The dory or doru - pronounced "//" - (Greek: δόρυ) is a spear that was the chief armament of hoplites (heavy infantry) in Ancient Greece. The word "dory" is first attested in Homer with the meanings of "wood" and "spear". Homeric heroes hold two dorys (Il. 11,43, Od. 1, 256). In Homer and in classical period the dory was a symbol of military power, possibly more important than the sword, as can be deducted from expressions like "Troy conquered by dory" (Il. 16,708) and words like "doryktetos" (spear-won) and "doryalotos" (spear-taken slave).
The dory was about three metres in length (ten feet) and had a handle with a diameter of 5 cm (two inches) made of wood, either cornel or ash weighing 1 to 2 kg. The flat leaf-shaped spearhead was composed of iron and its weight was counterbalanced by a bronze butt-spike.
There is speculation as to the purpose of this feature. In addition to its role as a stabilizer, the butt-spike could serve as a secondary weapon. If the shaft of the dory was broken or if the iron point was lost, the remaining portion could still function. Though its combat range would be reduced, the dory's complete length would have lessened the chance of a single break rendering it ineffective. If the shaft sustained a break in which a large portion of the shaft was lost, the weapon would be lighter making the hoplite using it more agile and allowing him to thrust and parry more dextrously.
While the butt-spike could have been useful in finishing wounded enemy soldiers lying on the ground as the formation advanced over them, it would have had great utility during an active confrontation as well. When the leaf point was being used underhand (i.e., spear wielded like a sword), a forward spear thrust at the opponents spear arm will most likely be blocked upward by the opponents shield. Continuing the attack, if this blocked thrust is followed by a forward step using the left foot and a shield edge thrust into the face of the enemy's shield, the opponent would be knocked back one half step to a full step. This would leave the opponent's foot exposed from below the edge of the shield so that it would be perfectly positioned for a butt-spike downward thrust. The exposed toes and/or foot of the enemy under the edge of his shield would be similar to a "lizard peeking from under a rock," and may have prompted the Hoplite's nickname for the butt-spike as "lizard-killer" - Another possible explanation for this is the slang word Ancient Greeks used for penis - "Saurus", literally, "lizard" and the general ease of attacking an opponents groin region through an upward swing with the butt-spike. The blunt, square shape would prevent the spike from penetrating deeply enough into the foot or ankle to entangle it and would have maximized damage to the bones, ligaments, and tendons of the foot with a minimum of force. Also, using the butt-spike to make any thrust likely to end up in the ground is more desirable than possibly damaging the leaf-blade which has more utility for sweeping cuts as well as thrusting in combat. Another use of the feature might have been that by lodging the butt-spike into the ground a hoplite may have been able to stand the Dory upright when he was not holding it making it more readily at hand should it be needed quickly.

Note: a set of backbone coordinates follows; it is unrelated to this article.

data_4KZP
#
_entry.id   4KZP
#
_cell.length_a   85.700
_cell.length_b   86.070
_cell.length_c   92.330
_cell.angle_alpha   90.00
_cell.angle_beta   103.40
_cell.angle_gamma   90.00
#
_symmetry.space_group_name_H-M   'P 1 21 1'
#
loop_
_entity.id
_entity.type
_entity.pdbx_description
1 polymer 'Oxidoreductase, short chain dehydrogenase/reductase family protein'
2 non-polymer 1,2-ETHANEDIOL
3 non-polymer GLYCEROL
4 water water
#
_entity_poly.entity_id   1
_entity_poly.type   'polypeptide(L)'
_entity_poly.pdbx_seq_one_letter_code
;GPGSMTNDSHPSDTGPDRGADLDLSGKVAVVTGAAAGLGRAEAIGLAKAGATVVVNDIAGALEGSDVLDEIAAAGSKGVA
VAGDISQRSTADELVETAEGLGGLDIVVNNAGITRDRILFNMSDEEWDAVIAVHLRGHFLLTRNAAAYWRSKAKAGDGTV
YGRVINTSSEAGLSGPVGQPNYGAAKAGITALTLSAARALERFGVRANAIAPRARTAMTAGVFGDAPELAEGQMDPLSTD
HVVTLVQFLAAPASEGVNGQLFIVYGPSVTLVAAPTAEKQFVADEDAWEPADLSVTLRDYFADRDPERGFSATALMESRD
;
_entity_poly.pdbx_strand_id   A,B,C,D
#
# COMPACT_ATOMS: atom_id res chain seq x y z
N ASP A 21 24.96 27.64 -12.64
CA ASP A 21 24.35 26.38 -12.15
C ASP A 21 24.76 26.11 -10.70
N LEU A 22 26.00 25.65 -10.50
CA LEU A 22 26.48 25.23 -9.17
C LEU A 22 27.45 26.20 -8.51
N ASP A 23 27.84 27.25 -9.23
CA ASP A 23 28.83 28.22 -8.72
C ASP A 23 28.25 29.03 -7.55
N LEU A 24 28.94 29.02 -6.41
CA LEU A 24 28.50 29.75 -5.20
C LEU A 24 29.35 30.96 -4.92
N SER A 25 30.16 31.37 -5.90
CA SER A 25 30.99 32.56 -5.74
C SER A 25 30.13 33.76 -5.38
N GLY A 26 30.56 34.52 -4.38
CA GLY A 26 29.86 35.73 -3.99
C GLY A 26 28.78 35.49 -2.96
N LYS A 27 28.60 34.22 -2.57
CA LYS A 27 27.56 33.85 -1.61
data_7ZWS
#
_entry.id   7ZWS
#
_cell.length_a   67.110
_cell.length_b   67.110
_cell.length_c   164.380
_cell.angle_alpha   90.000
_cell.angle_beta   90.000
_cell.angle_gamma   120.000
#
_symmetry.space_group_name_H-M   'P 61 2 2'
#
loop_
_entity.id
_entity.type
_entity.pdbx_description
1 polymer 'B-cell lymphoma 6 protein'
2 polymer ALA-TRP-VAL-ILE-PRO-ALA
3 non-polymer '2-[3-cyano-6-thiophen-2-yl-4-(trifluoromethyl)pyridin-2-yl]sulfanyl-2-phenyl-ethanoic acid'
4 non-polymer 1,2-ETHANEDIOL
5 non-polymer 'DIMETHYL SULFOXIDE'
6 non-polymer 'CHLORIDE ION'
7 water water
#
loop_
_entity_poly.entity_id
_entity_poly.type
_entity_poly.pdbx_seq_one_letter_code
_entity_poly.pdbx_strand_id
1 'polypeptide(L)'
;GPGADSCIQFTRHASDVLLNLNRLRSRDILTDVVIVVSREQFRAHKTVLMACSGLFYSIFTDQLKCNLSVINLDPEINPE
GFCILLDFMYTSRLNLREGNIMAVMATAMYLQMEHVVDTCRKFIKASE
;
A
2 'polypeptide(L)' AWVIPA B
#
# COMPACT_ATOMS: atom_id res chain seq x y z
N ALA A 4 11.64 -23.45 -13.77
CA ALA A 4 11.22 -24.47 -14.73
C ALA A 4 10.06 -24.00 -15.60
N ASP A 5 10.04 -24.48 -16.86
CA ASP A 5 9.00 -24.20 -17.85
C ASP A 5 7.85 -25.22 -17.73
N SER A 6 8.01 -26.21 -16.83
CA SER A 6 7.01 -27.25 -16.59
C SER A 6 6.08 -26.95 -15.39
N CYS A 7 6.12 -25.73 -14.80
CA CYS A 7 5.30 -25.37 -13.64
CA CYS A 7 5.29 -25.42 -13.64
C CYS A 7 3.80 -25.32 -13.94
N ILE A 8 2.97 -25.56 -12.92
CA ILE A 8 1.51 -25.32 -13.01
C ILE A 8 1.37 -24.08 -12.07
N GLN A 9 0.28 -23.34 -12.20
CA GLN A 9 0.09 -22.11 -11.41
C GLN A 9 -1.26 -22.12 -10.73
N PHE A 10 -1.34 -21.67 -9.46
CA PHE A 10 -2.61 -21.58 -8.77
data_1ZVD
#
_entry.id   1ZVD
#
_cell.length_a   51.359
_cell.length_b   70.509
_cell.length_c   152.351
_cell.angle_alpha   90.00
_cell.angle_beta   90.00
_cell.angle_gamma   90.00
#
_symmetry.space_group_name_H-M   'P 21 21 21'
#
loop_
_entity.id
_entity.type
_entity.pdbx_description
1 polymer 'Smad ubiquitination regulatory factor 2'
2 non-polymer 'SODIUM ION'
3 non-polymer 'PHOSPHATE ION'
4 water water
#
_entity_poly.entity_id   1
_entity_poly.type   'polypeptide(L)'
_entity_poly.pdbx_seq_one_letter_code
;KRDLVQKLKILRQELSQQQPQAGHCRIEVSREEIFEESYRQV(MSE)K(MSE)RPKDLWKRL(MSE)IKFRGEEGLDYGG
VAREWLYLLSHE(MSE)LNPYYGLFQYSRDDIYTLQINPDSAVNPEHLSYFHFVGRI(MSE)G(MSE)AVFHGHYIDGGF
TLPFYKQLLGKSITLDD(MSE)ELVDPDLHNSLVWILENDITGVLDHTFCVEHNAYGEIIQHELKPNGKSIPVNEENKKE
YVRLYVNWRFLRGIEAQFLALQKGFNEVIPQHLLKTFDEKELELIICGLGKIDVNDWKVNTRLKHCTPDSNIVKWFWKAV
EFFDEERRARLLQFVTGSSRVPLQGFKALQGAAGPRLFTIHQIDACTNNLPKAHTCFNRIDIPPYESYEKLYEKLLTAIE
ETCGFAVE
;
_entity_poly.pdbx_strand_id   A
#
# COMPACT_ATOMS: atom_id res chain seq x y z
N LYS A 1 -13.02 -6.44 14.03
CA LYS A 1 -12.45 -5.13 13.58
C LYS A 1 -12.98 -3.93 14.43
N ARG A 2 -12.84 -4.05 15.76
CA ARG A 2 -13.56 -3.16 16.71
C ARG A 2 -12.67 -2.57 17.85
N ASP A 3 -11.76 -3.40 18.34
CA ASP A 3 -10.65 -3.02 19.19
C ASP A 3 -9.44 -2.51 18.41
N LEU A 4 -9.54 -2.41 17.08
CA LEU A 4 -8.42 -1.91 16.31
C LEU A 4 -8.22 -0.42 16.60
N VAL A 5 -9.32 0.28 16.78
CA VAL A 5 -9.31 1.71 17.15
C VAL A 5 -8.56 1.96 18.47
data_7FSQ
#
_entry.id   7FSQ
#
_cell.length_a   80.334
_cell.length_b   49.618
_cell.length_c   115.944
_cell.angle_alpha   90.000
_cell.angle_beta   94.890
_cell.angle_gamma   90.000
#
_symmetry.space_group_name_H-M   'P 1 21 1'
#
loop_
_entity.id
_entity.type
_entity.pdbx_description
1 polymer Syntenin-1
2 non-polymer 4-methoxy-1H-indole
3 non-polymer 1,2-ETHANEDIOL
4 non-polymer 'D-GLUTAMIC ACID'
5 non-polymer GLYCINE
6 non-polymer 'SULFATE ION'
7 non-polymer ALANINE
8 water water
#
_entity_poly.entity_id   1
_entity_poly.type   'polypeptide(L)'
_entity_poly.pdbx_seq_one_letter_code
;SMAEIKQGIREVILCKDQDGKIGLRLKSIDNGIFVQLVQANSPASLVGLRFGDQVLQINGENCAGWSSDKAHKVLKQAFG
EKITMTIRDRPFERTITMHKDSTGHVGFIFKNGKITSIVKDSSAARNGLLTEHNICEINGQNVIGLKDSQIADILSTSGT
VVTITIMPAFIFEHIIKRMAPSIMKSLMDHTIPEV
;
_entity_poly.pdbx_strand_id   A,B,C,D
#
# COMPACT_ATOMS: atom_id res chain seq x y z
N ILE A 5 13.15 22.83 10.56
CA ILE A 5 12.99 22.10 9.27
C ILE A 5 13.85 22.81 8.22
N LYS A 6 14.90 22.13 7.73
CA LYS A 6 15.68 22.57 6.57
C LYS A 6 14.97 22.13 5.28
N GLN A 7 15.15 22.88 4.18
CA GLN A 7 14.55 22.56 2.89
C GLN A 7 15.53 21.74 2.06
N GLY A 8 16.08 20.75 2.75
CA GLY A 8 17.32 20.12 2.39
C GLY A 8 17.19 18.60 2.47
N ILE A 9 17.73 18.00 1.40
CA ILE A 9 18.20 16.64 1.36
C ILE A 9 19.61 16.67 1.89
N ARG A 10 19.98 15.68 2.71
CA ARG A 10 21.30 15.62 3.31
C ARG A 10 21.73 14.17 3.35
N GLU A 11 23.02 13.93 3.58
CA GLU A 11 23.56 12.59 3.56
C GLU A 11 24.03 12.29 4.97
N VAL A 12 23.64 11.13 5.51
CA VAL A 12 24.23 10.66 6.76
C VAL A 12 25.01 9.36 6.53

Use in the phalanx
The principal advantage of the dory was that it enabled a soldier to keep an enemy at a distance in a pitched battle. Like the xiphos, it was a single-handed weapon, held in the right hand leaving the left free to support the hoplite's shield.
The spear used by the Persian army under Darius I and Xerxes in their respective campaigns during the Greco-Persian Wars was shorter than that of their Greek opponents. The dory's length enabled multiple ranks of a formation to engage simultaneously during combat.
The dory was not a javelin. Despite its aerodynamic shape, its weight and length would have made it cumbersome and impractical to throw. Because it had evolved for combat between phalanxes, it was constructed so as to be adequate against the defences of Greek infantry, which incorporated bronze in hoplon and helmet construction. Hoplites were generally more heavily armored than infantry of their non-Greek contemporaries.
- Barbantani Silvia (2007) The glory of the spear - A powerful symbol in Hellenistic poetry and art. The case of Neoptolemus "of Tlos" (and other Ptolemaic epigrams), Studi Classici e Orientali, LIII, Anno 2007 (edito nel 2010)
- "The Dori". Spartan Weapons. Retrieved 2008-04-10.
- The Academy of European Swordsmanship 3 (2): 1. 2007 [Newsletter (April 2007) [http://www.the-aes.org/Newsletters/AES-April-2007-newsletter.pdf Newsletter (April 2007)]]
|url=missing title (help). "The primary weapon of the hoplite, the dory spear was 7 to 9 feet in length, weighing 2 to 4 pounds, having a two inch diameter wooden handle, and tipped with an iron spearhead on one end and another iron tip on the other. The spearhead was often leaf-shaped, and the iron cap on the other end, called the sauroter (literally "lizard-killer") was often square in cross section, and was a counterbalance and a second deadly point on the weapon. This counterbalance function is essential, as the spear was handled with a single hand in the Greek phalanx formation."
- Cartledge, Paul. Thermopylae: The Battle That Changed the World. New York: The Overlook Press, 2006, p. 145.
- Hanson, Victor Davis (1991). Hoplites: The Classical Greek Battle Experience. Routledge. p. 72. ISBN 0-415-09816-5.